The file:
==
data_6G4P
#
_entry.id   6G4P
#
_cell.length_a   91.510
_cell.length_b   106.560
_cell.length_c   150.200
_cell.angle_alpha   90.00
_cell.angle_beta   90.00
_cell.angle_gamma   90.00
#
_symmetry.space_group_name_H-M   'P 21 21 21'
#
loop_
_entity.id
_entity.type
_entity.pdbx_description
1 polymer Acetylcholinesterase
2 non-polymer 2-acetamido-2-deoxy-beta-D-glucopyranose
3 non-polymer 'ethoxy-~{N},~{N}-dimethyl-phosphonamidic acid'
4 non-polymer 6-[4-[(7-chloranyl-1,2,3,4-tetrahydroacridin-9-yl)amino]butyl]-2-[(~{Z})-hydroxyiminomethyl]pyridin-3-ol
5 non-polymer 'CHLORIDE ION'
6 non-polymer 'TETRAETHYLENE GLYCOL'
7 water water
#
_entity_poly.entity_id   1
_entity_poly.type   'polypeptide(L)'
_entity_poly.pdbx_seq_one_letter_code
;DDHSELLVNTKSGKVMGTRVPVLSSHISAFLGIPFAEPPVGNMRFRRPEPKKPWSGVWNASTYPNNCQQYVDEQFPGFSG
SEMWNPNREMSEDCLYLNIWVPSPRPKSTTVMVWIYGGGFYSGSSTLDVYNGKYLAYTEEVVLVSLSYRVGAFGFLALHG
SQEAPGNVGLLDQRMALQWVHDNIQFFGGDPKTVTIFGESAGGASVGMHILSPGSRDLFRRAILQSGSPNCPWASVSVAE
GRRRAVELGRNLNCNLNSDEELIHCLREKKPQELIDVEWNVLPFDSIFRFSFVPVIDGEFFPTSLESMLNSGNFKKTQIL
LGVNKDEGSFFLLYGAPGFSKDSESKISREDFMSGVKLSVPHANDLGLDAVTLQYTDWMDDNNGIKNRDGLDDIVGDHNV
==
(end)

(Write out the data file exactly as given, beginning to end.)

data_6G4P
#
_entry.id   6G4P
#
_cell.length_a   91.510
_cell.length_b   106.560
_cell.length_c   150.200
_cell.angle_alpha   90.00
_cell.angle_beta   90.00
_cell.angle_gamma   90.00
#
_symmetry.space_group_name_H-M   'P 21 21 21'
#
loop_
_entity.id
_entity.type
_entity.pdbx_description
1 polymer Acetylcholinesterase
2 non-polymer 2-acetamido-2-deoxy-beta-D-glucopyranose
3 non-polymer 'ethoxy-~{N},~{N}-dimethyl-phosphonamidic acid'
4 non-polymer 6-[4-[(7-chloranyl-1,2,3,4-tetrahydroacridin-9-yl)amino]butyl]-2-[(~{Z})-hydroxyiminomethyl]pyridin-3-ol
5 non-polymer 'CHLORIDE ION'
6 non-polymer 'TETRAETHYLENE GLYCOL'
7 water water
#
_entity_poly.entity_id   1
_entity_poly.type   'polypeptide(L)'
_entity_poly.pdbx_seq_one_letter_code
;DDHSELLVNTKSGKVMGTRVPVLSSHISAFLGIPFAEPPVGNMRFRRPEPKKPWSGVWNASTYPNNCQQYVDEQFPGFSG
SEMWNPNREMSEDCLYLNIWVPSPRPKSTTVMVWIYGGGFYSGSSTLDVYNGKYLAYTEEVVLVSLSYRVGAFGFLALHG
SQEAPGNVGLLDQRMALQWVHDNIQFFGGDPKTVTIFGESAGGASVGMHILSPGSRDLFRRAILQSGSPNCPWASVSVAE
GRRRAVELGRNLNCNLNSDEELIHCLREKKPQELIDVEWNVLPFDSIFRFSFVPVIDGEFFPTSLESMLNSGNFKKTQIL
LGVNKDEGSFFLLYGAPGFSKDSESKISREDFMSGVKLSVPHANDLGLDAVTLQYTDWMDDNNGIKNRDGLDDIVGDHNV